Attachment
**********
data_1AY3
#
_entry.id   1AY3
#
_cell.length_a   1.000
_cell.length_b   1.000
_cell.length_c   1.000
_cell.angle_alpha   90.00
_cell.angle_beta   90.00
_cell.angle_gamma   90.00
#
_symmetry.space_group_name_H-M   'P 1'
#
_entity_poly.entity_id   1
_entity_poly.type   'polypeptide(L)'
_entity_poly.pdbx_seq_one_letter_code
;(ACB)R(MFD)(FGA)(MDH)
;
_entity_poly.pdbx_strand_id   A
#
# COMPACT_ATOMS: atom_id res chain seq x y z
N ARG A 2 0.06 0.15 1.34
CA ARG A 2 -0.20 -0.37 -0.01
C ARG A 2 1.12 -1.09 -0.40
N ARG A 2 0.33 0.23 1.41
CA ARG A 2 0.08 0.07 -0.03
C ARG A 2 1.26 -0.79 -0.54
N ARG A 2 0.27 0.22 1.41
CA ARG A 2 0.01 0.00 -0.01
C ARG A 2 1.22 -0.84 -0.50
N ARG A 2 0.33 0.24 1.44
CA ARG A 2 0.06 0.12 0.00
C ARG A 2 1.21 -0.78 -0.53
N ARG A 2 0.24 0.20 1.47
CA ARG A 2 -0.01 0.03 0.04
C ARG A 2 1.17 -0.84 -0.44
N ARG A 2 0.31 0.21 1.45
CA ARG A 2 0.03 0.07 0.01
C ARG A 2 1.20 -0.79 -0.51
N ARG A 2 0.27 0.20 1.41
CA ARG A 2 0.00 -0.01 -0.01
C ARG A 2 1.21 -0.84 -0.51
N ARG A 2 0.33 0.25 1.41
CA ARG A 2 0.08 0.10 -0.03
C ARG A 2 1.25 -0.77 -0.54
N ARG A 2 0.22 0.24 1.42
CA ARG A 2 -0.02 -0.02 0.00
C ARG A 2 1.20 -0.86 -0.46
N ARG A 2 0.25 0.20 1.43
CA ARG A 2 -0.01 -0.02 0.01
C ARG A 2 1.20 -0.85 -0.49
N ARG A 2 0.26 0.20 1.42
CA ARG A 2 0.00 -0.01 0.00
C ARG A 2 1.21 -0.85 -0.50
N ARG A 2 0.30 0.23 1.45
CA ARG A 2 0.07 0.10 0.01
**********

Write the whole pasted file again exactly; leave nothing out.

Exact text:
data_1AY3
#
_entry.id   1AY3
#
_cell.length_a   1.000
_cell.length_b   1.000
_cell.length_c   1.000
_cell.angle_alpha   90.00
_cell.angle_beta   90.00
_cell.angle_gamma   90.00
#
_symmetry.space_group_name_H-M   'P 1'
#
_entity_poly.entity_id   1
_entity_poly.type   'polypeptide(L)'
_entity_poly.pdbx_seq_one_letter_code
;(ACB)R(MFD)(FGA)(MDH)
;
_entity_poly.pdbx_strand_id   A
#
# COMPACT_ATOMS: atom_id res chain seq x y z
N ARG A 2 0.06 0.15 1.34
CA ARG A 2 -0.20 -0.37 -0.01
C ARG A 2 1.12 -1.09 -0.40
N ARG A 2 0.33 0.23 1.41
CA ARG A 2 0.08 0.07 -0.03
C ARG A 2 1.26 -0.79 -0.54
N ARG A 2 0.27 0.22 1.41
CA ARG A 2 0.01 0.00 -0.01
C ARG A 2 1.22 -0.84 -0.50
N ARG A 2 0.33 0.24 1.44
CA ARG A 2 0.06 0.12 0.00
C ARG A 2 1.21 -0.78 -0.53
N ARG A 2 0.24 0.20 1.47
CA ARG A 2 -0.01 0.03 0.04
C ARG A 2 1.17 -0.84 -0.44
N ARG A 2 0.31 0.21 1.45
CA ARG A 2 0.03 0.07 0.01
C ARG A 2 1.20 -0.79 -0.51
N ARG A 2 0.27 0.20 1.41
CA ARG A 2 0.00 -0.01 -0.01
C ARG A 2 1.21 -0.84 -0.51
N ARG A 2 0.33 0.25 1.41
CA ARG A 2 0.08 0.10 -0.03
C ARG A 2 1.25 -0.77 -0.54
N ARG A 2 0.22 0.24 1.42
CA ARG A 2 -0.02 -0.02 0.00
C ARG A 2 1.20 -0.86 -0.46
N ARG A 2 0.25 0.20 1.43
CA ARG A 2 -0.01 -0.02 0.01
C ARG A 2 1.20 -0.85 -0.49
N ARG A 2 0.26 0.20 1.42
CA ARG A 2 0.00 -0.01 0.00
C ARG A 2 1.21 -0.85 -0.50
N ARG A 2 0.30 0.23 1.45
CA ARG A 2 0.07 0.10 0.01